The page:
Review of: Prophets Outcast: A Century of Dissident Jewish Writing about Zionism and Israel edited by Adam Shatz
Nation Books, New York, 2004
Pages: 408. $12.89
Reviewed by Edward C. Corrigan, 29 November 2005
In: Political Review Net (Middle East Policy)
Adam Shatz, the literary editor for The Nation magazine, in Prophets Outcast has assembled an excellent anthology of writings by eminent members of the Jewish community. The book includes essays or excerpts from 24 leading Jewish intellectuals critically commenting on Zionism before Israel was created, and prominent Israelis and Diaspora Jews writings after the creation of the "Jewish State" in 1948.
The term "prophets outcast" is borrowed from historian Isaac Deutscher, "himself a great Jewish dissident," to "underscore the terrible price these remarkably prescient men and women have paid for speaking out" against Zionism and Israel’s treatment of the Palestinians. These Jewish dissenters have been attacked for giving ammunition to Israel’s enemies or as "self-hating Jews." However, as Tom Segev, author of The Seventh Million, states in an endorsement on the publication’s cover, "This book is a timely and important reminder … that it is anything but un-Jewish to criticize the State of Israel".
The editor covers the critique of Zionism primarily by Jewish leftists, Marxists and humanists. Isaac Deutscher, the inspiration behind the book, has two essays included in the volume, "The Non-Jewish Jew" and "The Israeli-Arab War, June 1967," both from The Non-Jewish Jew and Other Essays (1968). Shatz calls Deutscher "the soul and inspiration of Prophets Outcast." Also included in the book are excerpts from Leon Trotsky’s writings On the Jewish Problem (1934) and Abraham Leon’s "Zionism," from The Jewish Question: A Marxist Interpretation (1940).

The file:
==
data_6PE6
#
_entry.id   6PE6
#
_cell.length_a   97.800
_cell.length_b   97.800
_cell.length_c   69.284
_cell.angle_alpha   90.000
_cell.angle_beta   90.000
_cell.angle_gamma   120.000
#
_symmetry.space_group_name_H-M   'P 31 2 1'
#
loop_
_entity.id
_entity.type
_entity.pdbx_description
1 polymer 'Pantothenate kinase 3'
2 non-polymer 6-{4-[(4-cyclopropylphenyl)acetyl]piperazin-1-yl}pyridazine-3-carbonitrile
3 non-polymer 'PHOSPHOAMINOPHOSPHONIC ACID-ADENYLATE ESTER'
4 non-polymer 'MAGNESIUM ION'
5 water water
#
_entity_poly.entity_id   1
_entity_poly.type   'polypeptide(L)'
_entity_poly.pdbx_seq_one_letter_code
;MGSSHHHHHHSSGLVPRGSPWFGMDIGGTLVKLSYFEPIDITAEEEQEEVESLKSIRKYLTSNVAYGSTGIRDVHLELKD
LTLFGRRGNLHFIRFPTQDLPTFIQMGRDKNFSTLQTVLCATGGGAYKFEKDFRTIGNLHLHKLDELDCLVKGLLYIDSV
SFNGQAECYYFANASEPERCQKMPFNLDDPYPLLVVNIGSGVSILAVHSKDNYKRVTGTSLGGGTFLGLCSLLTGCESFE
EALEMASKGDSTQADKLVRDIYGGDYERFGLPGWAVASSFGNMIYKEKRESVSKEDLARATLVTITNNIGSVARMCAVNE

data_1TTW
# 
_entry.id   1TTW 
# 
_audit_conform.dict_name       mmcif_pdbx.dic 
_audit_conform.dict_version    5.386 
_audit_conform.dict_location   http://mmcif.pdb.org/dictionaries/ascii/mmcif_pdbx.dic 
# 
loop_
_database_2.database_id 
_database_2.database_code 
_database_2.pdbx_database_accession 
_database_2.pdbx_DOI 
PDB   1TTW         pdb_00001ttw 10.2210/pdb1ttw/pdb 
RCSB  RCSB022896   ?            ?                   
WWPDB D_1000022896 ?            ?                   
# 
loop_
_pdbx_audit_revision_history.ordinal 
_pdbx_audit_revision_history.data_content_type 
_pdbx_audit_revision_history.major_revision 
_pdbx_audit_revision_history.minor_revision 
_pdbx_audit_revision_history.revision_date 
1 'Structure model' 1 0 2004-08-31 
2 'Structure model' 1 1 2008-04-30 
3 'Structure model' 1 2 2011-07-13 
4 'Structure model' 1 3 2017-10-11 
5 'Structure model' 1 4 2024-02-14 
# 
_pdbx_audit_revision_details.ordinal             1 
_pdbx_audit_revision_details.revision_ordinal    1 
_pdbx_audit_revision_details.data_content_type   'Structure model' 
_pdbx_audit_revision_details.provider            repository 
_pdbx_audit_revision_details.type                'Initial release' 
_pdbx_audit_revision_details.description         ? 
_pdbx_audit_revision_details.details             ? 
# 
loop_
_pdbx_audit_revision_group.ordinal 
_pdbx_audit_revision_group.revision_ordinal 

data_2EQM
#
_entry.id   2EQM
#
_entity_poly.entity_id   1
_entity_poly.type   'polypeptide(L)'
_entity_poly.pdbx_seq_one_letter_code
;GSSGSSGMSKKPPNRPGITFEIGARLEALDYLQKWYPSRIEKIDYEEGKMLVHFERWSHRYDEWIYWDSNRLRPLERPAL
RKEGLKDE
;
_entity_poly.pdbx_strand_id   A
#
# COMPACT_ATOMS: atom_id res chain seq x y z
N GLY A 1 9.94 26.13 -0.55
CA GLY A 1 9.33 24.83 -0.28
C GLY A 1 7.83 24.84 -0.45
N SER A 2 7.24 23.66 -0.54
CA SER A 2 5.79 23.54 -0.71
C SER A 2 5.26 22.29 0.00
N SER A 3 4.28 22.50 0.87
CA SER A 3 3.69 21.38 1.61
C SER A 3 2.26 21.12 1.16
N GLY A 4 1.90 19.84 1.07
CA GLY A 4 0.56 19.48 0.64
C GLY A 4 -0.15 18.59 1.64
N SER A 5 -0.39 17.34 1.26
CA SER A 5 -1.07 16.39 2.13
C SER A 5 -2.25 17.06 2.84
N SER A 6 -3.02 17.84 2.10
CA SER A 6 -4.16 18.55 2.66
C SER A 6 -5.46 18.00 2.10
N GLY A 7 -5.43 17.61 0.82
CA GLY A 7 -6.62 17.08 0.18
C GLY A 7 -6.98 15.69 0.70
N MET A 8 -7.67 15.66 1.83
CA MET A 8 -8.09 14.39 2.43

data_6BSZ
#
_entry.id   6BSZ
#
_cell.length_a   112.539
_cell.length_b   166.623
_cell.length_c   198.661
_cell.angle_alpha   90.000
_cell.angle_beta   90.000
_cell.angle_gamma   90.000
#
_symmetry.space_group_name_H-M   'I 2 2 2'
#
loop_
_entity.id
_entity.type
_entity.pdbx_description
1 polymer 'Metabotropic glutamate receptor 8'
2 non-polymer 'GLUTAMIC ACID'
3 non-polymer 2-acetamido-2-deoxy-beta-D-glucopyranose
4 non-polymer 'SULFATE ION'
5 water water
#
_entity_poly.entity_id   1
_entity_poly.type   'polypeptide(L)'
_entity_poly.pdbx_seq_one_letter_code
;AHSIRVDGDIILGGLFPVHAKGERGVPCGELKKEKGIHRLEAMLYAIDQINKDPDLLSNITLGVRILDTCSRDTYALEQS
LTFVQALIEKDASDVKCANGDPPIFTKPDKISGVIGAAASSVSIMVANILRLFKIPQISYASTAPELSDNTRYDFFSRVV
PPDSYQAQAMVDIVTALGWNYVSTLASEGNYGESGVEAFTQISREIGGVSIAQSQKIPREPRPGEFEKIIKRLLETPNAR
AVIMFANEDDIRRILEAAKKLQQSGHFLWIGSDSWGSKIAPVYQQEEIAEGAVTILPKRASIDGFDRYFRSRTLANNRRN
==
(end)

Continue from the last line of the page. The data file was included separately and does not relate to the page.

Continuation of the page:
Left out of the collection are religious criticisms from anti-Zionist Orthodox Jews in the Neturei Karta and Satmar sects. Also omitted is the anti-Zionist American Council for Judaism, founded by 92 Reform rabbis in 1943, and criticisms from other Reform Jews, such as Norton Mezvinsky and the late Rabbi Elmer Berger. Marc Ellis’s "The Palestinian Uprising and the Future of the Jewish People" from his Towards a Jewish Theology of Liberation: The Uprising and the Future (1988) is, however, included. Also here is an excellent article by Brian Klug, "A Time to Speak Out: Rethinking Jewish Identity and Solidarity with Israel," from The Jewish Quarterly, which encompasses Jewish religious themes. Right-wing Jewish criticism of Zionism from individuals such as Alfred Lilienthal, Mark Bruzonsky and Allan C. Brownfeld are absent.
Contrary to what some supporters of Israel argue, there are many Jewish critics of Zionism and Israeli policies. Before the full impact of the Holocaust was known, most Jews were noncommittal or openly hostile to the political ideology of Zionism and the creation of a Jewish state in Palestine. Prominent leftist Jewish critics of Zionism who, in my opinion, merit inclusion are Isaac Asimov, Lenni Brenner, Uri Davis, Richard Falk, Norman Finkelstein, Ilan Halevi (a Jewish Palestinian), Jeff Halper, Amira Hass, Eric J. Hobsbawm, Gideon Levy, Judah Magnes, Baruch Kimmerling, Ilan Papp